David: So are you saying that when Paul says “all have sinned” he meant only all who have believed? If you are, then you should know that its probably the case that no academic commentary would support that reading. The same holds for the standards in Reformed theology. On the assumption that Paul means all, as in all Jews and all Gentiles, have sinned, the following remarks follow naturally, that the sacrifice of propitiation was a public display and work. That Paul means to broaden the “all” there to all men without exception fits best with the whole narrative.

    That aside.

    You say: Likewise Hebrews 2:17 simply says:
    17 Therefore he had to be made like his brothers in every respect, so that he might become a merciful and faithful high priest in the service of God, to make propitiation for the sins of the people.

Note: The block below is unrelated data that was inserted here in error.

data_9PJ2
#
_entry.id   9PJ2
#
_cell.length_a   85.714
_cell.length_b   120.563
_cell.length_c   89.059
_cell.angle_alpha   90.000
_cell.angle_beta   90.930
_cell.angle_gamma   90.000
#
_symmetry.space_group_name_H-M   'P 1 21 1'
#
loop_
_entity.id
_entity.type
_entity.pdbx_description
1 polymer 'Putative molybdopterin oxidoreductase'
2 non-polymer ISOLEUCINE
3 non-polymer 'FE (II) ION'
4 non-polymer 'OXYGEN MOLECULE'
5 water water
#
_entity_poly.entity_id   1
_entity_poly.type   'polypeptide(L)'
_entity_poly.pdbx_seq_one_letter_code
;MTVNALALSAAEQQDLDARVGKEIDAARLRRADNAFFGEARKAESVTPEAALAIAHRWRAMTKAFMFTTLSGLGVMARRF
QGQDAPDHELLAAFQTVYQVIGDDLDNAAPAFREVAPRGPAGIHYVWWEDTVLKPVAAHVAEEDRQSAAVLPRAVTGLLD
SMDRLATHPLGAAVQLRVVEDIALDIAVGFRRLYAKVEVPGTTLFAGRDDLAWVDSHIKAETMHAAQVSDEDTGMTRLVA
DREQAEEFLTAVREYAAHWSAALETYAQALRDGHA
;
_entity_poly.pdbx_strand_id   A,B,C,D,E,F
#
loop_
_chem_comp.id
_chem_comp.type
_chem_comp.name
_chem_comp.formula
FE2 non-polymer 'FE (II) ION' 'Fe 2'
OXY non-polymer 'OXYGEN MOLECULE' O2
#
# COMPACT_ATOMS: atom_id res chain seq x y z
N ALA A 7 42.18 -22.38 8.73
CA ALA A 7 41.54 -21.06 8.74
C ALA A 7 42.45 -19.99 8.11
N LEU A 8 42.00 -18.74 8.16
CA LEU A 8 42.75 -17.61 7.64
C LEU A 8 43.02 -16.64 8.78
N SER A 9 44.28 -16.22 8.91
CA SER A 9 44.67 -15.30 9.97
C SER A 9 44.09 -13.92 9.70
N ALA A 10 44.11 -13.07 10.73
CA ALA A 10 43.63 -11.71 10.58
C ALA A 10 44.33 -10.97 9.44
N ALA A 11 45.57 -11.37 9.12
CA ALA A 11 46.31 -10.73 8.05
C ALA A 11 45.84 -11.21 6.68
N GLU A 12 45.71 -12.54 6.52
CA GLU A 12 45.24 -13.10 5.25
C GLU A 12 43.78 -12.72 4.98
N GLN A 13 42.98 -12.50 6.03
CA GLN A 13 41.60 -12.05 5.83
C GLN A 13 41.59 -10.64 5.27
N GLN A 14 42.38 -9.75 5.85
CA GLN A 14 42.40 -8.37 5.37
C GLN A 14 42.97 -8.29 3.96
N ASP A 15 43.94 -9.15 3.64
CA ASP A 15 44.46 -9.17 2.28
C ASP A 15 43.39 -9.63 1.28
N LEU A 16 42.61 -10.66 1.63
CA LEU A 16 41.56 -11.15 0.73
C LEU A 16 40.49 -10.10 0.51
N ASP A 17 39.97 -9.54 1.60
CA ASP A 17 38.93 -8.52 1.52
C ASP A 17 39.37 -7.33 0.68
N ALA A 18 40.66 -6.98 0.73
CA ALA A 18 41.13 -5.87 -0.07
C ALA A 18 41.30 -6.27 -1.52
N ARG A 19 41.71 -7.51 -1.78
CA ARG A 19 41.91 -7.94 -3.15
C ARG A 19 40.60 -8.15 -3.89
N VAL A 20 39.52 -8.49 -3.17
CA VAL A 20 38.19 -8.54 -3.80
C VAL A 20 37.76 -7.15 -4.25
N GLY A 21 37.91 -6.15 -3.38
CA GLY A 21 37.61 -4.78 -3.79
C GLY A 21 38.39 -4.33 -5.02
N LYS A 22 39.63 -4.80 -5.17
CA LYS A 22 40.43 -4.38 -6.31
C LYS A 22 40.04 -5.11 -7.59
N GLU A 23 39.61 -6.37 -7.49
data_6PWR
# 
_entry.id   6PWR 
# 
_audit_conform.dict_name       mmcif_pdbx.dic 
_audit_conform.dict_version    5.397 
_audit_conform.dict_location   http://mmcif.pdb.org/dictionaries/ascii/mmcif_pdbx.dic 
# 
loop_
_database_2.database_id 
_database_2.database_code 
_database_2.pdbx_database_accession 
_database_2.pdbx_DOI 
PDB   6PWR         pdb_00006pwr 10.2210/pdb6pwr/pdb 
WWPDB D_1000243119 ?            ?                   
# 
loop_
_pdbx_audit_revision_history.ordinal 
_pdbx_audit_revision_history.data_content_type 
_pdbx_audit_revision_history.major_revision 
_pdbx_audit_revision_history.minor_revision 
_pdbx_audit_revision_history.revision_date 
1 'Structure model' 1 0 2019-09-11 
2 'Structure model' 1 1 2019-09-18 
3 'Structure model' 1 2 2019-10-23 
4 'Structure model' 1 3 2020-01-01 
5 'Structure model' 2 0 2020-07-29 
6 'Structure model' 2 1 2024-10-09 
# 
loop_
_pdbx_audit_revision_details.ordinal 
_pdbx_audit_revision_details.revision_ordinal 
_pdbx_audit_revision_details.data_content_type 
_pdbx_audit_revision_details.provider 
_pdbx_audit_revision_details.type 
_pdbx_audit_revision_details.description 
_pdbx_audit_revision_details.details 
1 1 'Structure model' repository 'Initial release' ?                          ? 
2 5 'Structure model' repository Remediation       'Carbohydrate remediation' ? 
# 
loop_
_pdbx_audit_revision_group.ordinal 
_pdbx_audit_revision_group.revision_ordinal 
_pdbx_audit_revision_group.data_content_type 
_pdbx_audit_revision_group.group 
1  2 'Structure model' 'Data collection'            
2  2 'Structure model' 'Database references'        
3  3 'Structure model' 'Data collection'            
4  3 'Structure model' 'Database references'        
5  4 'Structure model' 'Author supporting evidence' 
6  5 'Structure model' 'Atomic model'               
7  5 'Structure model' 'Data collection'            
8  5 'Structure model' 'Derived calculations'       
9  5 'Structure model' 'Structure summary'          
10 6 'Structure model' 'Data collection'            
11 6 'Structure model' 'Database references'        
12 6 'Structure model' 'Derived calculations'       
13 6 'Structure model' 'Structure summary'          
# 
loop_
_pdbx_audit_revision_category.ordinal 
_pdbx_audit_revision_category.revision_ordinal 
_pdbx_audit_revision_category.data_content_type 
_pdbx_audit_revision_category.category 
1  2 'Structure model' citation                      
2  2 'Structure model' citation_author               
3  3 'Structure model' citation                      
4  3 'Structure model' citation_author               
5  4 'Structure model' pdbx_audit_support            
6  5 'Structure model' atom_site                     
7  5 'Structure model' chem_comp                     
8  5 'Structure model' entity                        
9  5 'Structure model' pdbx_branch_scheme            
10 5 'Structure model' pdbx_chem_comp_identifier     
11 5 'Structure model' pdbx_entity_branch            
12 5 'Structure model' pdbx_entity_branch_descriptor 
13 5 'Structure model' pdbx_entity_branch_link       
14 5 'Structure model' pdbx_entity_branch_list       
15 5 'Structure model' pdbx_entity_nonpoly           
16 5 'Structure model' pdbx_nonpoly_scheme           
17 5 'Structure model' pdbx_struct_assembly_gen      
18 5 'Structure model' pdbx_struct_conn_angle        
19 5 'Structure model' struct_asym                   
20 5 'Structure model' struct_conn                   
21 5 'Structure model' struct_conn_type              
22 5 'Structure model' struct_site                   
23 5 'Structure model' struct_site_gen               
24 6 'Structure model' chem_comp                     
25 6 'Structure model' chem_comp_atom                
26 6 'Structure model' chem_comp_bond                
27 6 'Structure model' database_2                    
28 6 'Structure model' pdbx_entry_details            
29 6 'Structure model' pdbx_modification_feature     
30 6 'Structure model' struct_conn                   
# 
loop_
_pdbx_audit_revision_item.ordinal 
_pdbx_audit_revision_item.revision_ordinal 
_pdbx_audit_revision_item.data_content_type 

David: When it verses like this speak of propitiation they most probably point back to the sacrifice of propitiation.

    Jamison: So how does this prove your point? My point is that the High Priest only makes atonement for the people of God. Either Israel in OT or the Church in NT. The Amalekite does not receive either the covering in the OT, nor does God extend the promise from the future fulfillment.

    David: I guess I would say let’s assume that “the people” means the church, the body of Christ. Then a statement that says Christ makes a sacrifice of expiation for the people of God, means exactly that. What you would need to prove is that the term “people” means something other than the body of God, believers, etc, and that the sacrifice was *only* made for this other group.

    It seems like a small point, but it is important in that the point is that because an expiation has been obtained for you, and me, for all the people of God, we can be assured that upon coming, Christ will not only intercede for us, but finally and completely save us.